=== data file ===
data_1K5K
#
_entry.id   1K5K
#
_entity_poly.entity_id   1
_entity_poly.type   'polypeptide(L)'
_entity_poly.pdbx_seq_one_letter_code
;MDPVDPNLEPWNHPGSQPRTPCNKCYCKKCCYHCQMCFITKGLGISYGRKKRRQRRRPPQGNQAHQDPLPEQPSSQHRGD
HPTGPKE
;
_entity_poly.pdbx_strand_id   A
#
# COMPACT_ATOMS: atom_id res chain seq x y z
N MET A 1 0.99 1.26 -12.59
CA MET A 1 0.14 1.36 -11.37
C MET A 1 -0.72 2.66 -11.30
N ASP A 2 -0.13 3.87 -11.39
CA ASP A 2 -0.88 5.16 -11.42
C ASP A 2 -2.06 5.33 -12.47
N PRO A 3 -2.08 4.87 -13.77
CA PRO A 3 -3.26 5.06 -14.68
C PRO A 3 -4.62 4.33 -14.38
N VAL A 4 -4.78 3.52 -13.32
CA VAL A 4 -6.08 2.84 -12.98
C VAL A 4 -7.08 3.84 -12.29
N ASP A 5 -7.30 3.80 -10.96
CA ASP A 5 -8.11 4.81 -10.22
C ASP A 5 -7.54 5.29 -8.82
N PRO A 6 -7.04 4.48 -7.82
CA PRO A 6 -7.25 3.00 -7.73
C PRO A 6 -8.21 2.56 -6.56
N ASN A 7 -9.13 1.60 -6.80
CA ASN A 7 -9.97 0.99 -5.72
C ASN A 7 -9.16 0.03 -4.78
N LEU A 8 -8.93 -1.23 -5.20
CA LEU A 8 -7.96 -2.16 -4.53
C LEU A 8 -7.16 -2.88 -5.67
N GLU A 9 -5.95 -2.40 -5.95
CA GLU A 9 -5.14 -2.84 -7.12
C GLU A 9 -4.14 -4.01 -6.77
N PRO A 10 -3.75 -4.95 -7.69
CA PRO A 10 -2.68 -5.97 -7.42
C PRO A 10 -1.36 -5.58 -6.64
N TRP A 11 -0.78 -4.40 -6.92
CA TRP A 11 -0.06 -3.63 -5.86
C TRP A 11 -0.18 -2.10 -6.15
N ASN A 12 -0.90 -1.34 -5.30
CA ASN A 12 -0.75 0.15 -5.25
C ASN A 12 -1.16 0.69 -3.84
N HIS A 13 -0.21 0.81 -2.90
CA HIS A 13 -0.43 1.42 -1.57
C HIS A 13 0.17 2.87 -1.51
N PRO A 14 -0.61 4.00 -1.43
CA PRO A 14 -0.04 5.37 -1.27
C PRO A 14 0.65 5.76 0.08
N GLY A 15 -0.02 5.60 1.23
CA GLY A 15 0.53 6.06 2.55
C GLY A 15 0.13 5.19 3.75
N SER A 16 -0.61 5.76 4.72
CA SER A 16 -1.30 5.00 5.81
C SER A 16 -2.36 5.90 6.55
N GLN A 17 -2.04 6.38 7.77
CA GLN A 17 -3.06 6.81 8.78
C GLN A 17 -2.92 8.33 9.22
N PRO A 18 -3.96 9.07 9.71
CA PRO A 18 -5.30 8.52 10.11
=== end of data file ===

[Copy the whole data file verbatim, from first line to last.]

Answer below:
data_1K5K
#
_entry.id   1K5K
#
_entity_poly.entity_id   1
_entity_poly.type   'polypeptide(L)'
_entity_poly.pdbx_seq_one_letter_code
;MDPVDPNLEPWNHPGSQPRTPCNKCYCKKCCYHCQMCFITKGLGISYGRKKRRQRRRPPQGNQAHQDPLPEQPSSQHRGD
HPTGPKE
;
_entity_poly.pdbx_strand_id   A
#
# COMPACT_ATOMS: atom_id res chain seq x y z
N MET A 1 0.99 1.26 -12.59
CA MET A 1 0.14 1.36 -11.37
C MET A 1 -0.72 2.66 -11.30
N ASP A 2 -0.13 3.87 -11.39
CA ASP A 2 -0.88 5.16 -11.42
C ASP A 2 -2.06 5.33 -12.47
N PRO A 3 -2.08 4.87 -13.77
CA PRO A 3 -3.26 5.06 -14.68
C PRO A 3 -4.62 4.33 -14.38
N VAL A 4 -4.78 3.52 -13.32
CA VAL A 4 -6.08 2.84 -12.98
C VAL A 4 -7.08 3.84 -12.29
N ASP A 5 -7.30 3.80 -10.96
CA ASP A 5 -8.11 4.81 -10.22
C ASP A 5 -7.54 5.29 -8.82
N PRO A 6 -7.04 4.48 -7.82
CA PRO A 6 -7.25 3.00 -7.73
C PRO A 6 -8.21 2.56 -6.56
N ASN A 7 -9.13 1.60 -6.80
CA ASN A 7 -9.97 0.99 -5.72
C ASN A 7 -9.16 0.03 -4.78
N LEU A 8 -8.93 -1.23 -5.20
CA LEU A 8 -7.96 -2.16 -4.53
C LEU A 8 -7.16 -2.88 -5.67
N GLU A 9 -5.95 -2.40 -5.95
CA GLU A 9 -5.14 -2.84 -7.12
C GLU A 9 -4.14 -4.01 -6.77
N PRO A 10 -3.75 -4.95 -7.69
CA PRO A 10 -2.68 -5.97 -7.42
C PRO A 10 -1.36 -5.58 -6.64
N TRP A 11 -0.78 -4.40 -6.92
CA TRP A 11 -0.06 -3.63 -5.86
C TRP A 11 -0.18 -2.10 -6.15
N ASN A 12 -0.90 -1.34 -5.30
CA ASN A 12 -0.75 0.15 -5.25
C ASN A 12 -1.16 0.69 -3.84
N HIS A 13 -0.21 0.81 -2.90
CA HIS A 13 -0.43 1.42 -1.57
C HIS A 13 0.17 2.87 -1.51
N PRO A 14 -0.61 4.00 -1.43
CA PRO A 14 -0.04 5.37 -1.27
C PRO A 14 0.65 5.76 0.08
N GLY A 15 -0.02 5.60 1.23
CA GLY A 15 0.53 6.06 2.55
C GLY A 15 0.13 5.19 3.75
N SER A 16 -0.61 5.76 4.72
CA SER A 16 -1.30 5.00 5.81
C SER A 16 -2.36 5.90 6.55
N GLN A 17 -2.04 6.38 7.77
CA GLN A 17 -3.06 6.81 8.78
C GLN A 17 -2.92 8.33 9.22
N PRO A 18 -3.96 9.07 9.71
CA PRO A 18 -5.30 8.52 10.11